noted.
Prof. . Murray Edelman, of
the University of Illinois, sug-
gested that the wave of labor re-
stricting legislation in the states
that began in 1939 was due to
protests of small interest groups
such as agriculture against the
growth of unions.
The final panel of the three day
conTerence will be held today when
Ralph E. Himstead, general secre-
tary of the American Association
of University Professors discusses
"Threats to Freedom of Social Sci-
entists."
Elmer Davis, Washington news
commentator, who spoke at the
Phi Betta Kappa dinner here last
night, has remained to participate
in the meeting.

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DAILY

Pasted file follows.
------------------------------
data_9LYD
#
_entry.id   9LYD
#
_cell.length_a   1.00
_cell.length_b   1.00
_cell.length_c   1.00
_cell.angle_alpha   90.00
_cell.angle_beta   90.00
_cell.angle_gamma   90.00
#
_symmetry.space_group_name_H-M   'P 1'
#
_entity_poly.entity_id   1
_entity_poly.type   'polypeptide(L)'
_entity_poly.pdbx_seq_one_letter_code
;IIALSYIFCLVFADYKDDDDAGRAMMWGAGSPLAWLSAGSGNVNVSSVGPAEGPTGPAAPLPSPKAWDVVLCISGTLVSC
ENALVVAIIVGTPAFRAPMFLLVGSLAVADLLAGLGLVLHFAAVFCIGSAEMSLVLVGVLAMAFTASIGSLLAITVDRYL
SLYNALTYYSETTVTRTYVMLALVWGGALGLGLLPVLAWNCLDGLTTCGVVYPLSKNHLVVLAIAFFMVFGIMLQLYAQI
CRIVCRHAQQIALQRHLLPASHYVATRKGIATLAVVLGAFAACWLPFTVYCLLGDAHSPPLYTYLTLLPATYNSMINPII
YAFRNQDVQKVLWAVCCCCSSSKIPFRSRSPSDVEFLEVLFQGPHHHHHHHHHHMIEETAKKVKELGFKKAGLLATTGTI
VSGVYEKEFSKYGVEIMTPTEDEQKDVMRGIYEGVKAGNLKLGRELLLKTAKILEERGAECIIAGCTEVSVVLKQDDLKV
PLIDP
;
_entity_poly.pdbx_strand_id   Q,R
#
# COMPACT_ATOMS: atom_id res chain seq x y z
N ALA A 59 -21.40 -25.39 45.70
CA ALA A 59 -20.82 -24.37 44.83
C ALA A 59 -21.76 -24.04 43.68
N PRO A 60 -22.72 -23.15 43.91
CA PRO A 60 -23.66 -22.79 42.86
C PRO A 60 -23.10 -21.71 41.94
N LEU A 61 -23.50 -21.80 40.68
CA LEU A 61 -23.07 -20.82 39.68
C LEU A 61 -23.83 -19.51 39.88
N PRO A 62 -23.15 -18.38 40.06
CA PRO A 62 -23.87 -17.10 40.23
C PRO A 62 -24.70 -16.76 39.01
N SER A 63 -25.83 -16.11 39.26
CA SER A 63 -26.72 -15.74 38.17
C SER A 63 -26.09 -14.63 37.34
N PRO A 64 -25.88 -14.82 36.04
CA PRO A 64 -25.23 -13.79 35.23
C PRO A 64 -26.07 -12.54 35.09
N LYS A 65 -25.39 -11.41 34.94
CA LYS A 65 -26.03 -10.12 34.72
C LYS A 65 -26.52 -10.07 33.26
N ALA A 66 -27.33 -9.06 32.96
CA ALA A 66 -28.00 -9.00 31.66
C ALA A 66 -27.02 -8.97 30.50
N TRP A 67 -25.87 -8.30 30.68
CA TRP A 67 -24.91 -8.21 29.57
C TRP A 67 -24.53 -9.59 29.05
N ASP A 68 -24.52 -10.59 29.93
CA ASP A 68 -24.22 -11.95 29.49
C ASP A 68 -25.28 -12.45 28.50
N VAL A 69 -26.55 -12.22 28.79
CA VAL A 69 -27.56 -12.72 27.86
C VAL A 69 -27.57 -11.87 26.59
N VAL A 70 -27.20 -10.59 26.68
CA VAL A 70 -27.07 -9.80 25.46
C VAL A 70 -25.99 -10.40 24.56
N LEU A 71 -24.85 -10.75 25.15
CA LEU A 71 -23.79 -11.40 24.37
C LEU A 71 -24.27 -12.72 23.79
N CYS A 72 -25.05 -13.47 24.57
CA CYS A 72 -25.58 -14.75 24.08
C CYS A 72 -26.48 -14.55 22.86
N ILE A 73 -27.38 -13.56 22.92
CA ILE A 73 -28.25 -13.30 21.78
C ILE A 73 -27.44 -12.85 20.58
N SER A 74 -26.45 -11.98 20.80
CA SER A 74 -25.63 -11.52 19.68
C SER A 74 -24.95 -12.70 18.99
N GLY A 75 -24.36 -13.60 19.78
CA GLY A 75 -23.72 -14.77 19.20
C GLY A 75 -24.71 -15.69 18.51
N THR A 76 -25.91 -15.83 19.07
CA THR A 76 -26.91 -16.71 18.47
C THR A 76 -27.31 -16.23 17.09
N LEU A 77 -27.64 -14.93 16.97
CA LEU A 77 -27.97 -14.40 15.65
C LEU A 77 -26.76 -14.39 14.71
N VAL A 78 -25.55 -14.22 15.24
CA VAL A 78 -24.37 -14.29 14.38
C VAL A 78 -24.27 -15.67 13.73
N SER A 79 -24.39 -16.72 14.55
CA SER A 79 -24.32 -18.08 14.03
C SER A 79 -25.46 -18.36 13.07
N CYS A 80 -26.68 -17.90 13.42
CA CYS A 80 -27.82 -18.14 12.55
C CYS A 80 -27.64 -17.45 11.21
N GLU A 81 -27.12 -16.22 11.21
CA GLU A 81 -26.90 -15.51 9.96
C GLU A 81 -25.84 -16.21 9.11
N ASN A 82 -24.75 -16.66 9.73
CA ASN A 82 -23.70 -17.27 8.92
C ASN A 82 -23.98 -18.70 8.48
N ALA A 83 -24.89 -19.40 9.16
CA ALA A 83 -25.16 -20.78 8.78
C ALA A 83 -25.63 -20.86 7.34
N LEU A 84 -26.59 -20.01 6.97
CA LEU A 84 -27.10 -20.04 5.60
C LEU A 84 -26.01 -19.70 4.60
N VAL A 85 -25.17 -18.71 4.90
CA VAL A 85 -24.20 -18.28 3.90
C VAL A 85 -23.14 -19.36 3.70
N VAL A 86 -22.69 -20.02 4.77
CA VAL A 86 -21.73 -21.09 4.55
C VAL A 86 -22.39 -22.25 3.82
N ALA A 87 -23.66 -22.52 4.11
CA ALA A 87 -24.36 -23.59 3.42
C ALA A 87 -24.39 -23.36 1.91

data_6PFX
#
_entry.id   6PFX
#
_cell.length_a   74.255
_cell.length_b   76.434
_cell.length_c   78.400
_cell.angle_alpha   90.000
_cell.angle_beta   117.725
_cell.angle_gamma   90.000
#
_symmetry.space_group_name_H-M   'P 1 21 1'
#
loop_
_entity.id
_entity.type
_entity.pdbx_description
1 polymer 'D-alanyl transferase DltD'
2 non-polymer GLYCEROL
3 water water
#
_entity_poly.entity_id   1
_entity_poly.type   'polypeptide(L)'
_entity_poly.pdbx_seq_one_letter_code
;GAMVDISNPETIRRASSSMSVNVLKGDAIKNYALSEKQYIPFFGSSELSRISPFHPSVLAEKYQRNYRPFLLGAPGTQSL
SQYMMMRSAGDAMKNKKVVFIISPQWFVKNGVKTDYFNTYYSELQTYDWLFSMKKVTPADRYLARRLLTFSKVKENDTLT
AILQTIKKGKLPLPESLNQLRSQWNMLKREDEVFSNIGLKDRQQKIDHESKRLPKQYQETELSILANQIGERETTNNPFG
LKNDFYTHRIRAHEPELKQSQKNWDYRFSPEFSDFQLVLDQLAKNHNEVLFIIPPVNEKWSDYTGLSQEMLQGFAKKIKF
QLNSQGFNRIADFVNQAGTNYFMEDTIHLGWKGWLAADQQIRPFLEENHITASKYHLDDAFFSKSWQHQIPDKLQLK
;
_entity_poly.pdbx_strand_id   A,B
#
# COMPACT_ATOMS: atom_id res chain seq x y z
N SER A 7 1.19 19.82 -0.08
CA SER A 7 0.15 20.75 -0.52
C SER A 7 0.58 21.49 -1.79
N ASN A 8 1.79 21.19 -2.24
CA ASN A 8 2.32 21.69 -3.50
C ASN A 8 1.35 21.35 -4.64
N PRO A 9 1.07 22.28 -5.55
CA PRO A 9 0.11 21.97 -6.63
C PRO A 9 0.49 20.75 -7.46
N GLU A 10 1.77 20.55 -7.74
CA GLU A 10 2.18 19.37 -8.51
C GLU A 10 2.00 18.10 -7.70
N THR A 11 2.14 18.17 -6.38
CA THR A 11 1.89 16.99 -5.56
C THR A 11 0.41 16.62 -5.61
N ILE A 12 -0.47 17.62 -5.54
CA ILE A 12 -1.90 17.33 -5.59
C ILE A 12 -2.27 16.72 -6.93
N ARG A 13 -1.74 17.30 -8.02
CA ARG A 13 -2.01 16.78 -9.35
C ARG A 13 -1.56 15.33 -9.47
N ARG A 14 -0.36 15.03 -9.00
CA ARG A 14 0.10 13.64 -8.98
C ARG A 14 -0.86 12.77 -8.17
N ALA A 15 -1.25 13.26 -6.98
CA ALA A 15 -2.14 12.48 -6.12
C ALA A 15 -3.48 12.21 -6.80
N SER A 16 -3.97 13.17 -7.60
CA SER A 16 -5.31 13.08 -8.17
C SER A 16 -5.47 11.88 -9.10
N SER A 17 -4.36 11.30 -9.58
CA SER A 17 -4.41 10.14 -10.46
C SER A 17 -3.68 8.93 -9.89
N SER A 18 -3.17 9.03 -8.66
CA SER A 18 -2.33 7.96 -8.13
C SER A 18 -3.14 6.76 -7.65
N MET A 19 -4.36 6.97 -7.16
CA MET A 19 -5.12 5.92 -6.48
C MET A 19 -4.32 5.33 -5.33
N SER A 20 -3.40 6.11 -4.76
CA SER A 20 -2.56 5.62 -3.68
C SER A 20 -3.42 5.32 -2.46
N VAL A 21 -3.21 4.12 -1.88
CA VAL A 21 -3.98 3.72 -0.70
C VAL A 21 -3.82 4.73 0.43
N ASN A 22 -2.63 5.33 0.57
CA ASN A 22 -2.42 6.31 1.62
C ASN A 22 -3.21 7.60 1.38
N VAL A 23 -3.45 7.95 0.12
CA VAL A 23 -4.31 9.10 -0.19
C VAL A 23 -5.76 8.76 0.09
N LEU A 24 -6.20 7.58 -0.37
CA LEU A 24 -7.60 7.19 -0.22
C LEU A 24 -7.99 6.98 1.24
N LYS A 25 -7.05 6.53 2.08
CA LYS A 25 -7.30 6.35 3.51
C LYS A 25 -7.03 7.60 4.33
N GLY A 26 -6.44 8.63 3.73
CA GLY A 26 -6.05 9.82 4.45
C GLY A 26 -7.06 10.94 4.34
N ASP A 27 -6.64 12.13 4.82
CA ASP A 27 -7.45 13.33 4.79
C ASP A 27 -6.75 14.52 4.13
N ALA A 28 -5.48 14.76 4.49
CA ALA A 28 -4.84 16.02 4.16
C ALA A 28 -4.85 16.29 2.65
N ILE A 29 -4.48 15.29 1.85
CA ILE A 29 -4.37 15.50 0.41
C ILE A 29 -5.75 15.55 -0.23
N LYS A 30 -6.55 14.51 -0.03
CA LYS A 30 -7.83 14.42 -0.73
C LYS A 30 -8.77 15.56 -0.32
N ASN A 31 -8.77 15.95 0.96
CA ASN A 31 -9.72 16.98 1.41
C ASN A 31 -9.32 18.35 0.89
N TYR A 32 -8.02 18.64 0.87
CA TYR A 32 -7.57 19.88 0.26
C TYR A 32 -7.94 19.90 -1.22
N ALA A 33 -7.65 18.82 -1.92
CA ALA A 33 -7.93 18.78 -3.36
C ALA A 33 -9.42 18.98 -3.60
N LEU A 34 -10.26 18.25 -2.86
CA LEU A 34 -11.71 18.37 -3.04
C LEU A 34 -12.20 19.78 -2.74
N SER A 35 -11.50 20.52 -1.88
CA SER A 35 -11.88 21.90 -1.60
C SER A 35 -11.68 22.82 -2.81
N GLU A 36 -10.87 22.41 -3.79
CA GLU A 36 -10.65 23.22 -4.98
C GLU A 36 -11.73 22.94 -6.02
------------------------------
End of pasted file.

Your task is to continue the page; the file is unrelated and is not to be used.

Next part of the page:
OFFICIAL
BULLETIN

(Continued from Page 5)
a.m. to 5 p.m. daily. Phone 6300.
Ninth Annual Luncheon Confer-
ence on Supply, Demand and
Placement of Teachers in Michi-
gan. In addition to report of re-
sults of current study, Dr. Earl
J. McGrath, U.S. Commissioner
of Education, will speak on "Gen-
eral Education in High School and
College." 12:15 p.m., Fri., April 28,
League Ballroom. Reservations for
luncheon should be made at the
Bureau of Appointments by Thurs.,
6 p.m. Sun., May 14.
Phi Mu Alpha Sinfonia: Initi-
ation and Banquet postponed until
6 p.m., Sunday, May 14.
Young Progressives of America:
Special membership meeting, 7:30
p.m., Mon., April'24. Banning of
Phillips-Wernette debate.
Cancellation. Recess-time Party
planned for 7:30 p.m., Mon., April
24, for School of Education stu-
dent-teachers, and faculty mem-
bers has been canceled.
Mu Phi Epsilon Musicale in hon-
or of all freshmen women in the
School of Music. Soloists: Ruth
Campbell, Emily Karch and Dor-
othy Webb. Formal. Ten scholasti-
cally highest freshmen girls to be
honored. 8 p.m., Mon., April 24,
Hussy Room, League.